CAREER: Forest-atmosphere interactions in an era of fire and drought
Forests store the most carbon of any terrestrial ecosystem and capture ~20% of U.S. fossil fuel emissions annually through uptake of carbon dioxide. Drought and wildfire caused by changing precipitation patterns, increased temperatures, increased fuel loads, and decades of fire suppression are reducing forest carbon uptake from local to continental scales. This trend is especially widespread in Idaho and the intermountain west and has important implications for climate change and forest management options. Given the key role of forests in climate regulation, understanding forest responses to disturbance and the feedbacks to the atmosphere is a key research and policy-relevant priority in the U.S. and elsewhere.
As temperature, fire, and precipitation regimes continue to change and influence forest mortality, there is a growing potential role for drought and fire mitigation efforts such as forest thinning. This research will evaluate the climate impacts of restoration thinning, a forest management activity aimed at reducing drought- and fire-related mortality, by combining new experimental plot data and earth system modeling. This project has three main goals: 1) quantify the spatial and temporal impacts of thinning on net regional greenhouse gas emissions and climate, 2) evaluate the impact of thinning on forest resilience to drought and disturbance, and 3) contribute to education of students and teachers about the role of forests in climate regulation.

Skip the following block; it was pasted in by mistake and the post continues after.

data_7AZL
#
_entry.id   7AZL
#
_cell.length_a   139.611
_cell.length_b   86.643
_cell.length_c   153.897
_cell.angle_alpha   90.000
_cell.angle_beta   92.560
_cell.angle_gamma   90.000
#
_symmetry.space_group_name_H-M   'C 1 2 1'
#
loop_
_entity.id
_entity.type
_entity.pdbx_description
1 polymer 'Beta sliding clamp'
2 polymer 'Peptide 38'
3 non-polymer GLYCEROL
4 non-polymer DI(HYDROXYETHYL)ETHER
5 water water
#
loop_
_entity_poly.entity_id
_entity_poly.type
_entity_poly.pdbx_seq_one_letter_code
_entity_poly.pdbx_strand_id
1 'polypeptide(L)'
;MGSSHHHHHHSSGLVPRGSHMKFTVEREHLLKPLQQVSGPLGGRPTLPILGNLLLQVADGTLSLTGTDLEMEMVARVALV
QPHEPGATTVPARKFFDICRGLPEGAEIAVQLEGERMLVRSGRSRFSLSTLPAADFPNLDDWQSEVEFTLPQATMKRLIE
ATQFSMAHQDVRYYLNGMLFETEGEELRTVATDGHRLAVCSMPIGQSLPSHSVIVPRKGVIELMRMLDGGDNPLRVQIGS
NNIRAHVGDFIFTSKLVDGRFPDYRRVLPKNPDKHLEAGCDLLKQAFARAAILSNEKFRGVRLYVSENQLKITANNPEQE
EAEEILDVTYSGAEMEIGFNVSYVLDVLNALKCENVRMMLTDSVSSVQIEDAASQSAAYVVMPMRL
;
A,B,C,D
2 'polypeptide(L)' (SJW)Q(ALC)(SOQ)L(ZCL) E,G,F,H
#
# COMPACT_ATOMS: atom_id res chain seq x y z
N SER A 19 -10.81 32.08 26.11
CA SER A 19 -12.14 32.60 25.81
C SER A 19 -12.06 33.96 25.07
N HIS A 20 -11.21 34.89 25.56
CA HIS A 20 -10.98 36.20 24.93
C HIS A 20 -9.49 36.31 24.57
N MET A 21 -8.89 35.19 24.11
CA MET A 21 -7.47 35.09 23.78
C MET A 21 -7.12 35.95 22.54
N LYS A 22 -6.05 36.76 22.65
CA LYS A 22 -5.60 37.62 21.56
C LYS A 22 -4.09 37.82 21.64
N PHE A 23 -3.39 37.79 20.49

By integrating novel, field-based technology, existing datasets, and state-of-the-art earth system modeling, this research will yield scientific insights into both climatic and management controls on tree growth as well as forest-atmosphere gas exchange in the mixed conifer forests of the Rocky Mountains in Idaho. The project objectives will advance the current understanding of how disturbance impacts forest carbon, water, and energy balance at time steps from minutes to years, which is crucial for earth system model development and evaluation. Improved earth system modeling and existing long-term ecological research data will be used to make predictions of forest-atmosphere interactions for the intermountain west over the 21st century. This will improve policy-relevant understanding of forest management practices and forest climate regulation. Additionally, this project will contribute to science education. Students and educators will be actively engaged in climate and forest science research through collection and sharing of data and will learn how forests capture and release carbon dioxide, and how these processes influence climate.